Organizations have key business processes that they are constantly trying to re-engineer. These key business processes – loan approvals, college applications, mortgage underwriting, product and component testing, credit applications, medical reviews, employee hiring, environmental testing, requests for proposals, contract bidding, etc. – go through multiple steps, usually involving multiple people with different skill sets, with a business outcome at the end (accept/reject, bid/no bid, pass/fail, retest, reapply, etc.). And while these processes typically include “analytics” that report on how well the processes worked (process effectiveness), the analytics only provide an “after the fact” view on what happened.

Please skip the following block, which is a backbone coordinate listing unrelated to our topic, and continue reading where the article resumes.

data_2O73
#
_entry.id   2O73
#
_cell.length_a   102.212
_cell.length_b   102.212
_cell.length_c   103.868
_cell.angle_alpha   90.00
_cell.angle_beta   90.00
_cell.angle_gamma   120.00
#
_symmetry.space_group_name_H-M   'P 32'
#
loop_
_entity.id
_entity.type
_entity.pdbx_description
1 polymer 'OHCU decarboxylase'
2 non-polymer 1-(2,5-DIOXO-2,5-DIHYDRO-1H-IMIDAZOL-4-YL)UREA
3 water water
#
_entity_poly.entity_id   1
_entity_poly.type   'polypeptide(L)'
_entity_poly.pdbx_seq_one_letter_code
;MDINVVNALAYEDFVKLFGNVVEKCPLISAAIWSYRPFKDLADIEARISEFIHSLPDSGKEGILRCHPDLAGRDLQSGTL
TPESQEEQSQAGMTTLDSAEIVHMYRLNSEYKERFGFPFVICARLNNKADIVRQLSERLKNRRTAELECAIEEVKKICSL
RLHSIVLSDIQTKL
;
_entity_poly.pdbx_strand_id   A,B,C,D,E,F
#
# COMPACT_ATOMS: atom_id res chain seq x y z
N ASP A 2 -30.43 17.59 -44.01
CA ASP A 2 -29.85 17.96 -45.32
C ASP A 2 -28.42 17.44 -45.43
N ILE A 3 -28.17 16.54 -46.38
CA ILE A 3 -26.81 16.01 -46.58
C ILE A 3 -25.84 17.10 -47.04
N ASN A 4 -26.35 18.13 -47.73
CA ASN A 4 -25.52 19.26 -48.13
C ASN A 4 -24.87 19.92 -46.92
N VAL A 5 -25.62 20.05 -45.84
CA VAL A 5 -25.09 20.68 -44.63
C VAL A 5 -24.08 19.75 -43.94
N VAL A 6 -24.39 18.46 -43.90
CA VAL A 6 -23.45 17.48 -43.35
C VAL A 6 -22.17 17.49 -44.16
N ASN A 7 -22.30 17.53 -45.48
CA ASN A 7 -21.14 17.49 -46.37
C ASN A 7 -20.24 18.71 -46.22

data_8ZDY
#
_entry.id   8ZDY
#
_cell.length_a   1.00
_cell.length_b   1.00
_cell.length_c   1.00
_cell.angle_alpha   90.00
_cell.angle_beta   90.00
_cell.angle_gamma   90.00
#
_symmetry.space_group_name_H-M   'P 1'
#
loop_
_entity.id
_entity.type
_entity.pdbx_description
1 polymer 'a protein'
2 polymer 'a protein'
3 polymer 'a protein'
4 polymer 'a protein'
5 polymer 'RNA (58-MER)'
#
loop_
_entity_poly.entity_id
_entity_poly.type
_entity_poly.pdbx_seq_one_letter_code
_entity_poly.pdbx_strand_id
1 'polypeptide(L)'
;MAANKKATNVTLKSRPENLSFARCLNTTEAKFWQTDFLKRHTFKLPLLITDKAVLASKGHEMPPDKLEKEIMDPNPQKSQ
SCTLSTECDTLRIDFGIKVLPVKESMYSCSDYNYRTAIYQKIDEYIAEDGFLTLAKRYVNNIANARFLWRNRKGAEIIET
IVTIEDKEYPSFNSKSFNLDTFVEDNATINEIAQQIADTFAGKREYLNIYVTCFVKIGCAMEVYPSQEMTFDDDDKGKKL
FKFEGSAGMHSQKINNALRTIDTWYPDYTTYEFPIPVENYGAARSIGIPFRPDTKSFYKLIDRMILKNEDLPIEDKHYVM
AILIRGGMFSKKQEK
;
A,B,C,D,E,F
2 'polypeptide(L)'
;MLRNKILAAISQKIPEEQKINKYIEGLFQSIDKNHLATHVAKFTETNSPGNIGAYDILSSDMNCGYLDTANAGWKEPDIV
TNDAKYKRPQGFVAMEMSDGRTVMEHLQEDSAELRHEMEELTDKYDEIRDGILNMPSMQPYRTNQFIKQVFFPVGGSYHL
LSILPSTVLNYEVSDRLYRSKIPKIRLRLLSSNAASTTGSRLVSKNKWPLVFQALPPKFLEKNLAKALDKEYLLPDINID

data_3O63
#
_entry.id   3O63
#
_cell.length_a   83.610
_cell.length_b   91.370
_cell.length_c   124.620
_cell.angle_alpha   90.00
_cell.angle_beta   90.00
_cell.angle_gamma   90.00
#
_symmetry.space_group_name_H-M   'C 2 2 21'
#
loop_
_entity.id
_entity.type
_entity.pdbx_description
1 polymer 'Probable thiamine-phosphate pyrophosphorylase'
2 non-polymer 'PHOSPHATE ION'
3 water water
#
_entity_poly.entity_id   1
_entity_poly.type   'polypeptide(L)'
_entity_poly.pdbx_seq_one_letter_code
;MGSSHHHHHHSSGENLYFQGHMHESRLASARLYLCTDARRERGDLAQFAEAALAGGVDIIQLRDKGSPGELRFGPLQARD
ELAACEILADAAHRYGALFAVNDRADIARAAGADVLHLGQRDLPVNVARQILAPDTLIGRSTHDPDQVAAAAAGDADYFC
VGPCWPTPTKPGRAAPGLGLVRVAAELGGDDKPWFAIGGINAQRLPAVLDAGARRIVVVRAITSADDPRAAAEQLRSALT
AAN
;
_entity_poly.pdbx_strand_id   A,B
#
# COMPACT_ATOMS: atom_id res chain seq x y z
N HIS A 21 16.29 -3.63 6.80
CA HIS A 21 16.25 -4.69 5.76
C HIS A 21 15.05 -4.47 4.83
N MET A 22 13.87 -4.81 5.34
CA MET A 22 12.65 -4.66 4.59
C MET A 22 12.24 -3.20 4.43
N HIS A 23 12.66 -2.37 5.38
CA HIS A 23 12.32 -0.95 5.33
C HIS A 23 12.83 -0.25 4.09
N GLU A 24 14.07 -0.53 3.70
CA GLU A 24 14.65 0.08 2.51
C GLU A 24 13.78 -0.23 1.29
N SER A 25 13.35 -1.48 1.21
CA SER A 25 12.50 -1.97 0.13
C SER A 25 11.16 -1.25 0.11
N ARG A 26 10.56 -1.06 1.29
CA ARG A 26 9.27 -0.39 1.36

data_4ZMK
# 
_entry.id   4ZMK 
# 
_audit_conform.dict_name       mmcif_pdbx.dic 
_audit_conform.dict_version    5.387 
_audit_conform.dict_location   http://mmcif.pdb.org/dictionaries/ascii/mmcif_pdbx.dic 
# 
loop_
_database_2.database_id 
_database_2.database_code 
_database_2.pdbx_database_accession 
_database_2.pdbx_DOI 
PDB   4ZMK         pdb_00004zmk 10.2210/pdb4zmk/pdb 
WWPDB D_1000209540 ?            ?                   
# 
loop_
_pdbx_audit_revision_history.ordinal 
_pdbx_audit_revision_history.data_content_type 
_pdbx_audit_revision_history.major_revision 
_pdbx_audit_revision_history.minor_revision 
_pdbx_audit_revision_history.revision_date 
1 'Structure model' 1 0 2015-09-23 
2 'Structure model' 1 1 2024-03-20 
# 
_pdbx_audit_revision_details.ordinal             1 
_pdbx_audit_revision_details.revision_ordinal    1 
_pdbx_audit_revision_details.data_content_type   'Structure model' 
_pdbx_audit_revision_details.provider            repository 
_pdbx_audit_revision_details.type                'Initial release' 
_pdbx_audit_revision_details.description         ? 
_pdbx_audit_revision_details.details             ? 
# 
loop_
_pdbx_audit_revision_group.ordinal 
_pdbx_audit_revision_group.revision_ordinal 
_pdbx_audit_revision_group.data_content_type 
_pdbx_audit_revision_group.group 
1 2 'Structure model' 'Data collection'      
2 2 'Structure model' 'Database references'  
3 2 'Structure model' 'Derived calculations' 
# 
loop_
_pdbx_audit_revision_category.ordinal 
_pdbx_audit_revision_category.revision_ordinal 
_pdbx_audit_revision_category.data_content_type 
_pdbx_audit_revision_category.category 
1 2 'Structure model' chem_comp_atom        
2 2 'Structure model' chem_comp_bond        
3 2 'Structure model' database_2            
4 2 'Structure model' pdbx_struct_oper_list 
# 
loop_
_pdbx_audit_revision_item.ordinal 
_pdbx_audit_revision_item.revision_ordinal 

Instead of using analytics to measure how well the process worked, how about using predictive and prescriptive analytics to actually direct the process at the beginning? Instead of analytics that tell you what happened, how about creating analytics at the front of the process that predict what steps in the process are necessary and in what order? Sometimes the most effective process is the process that you don’t need to execute, or only have to execute in part.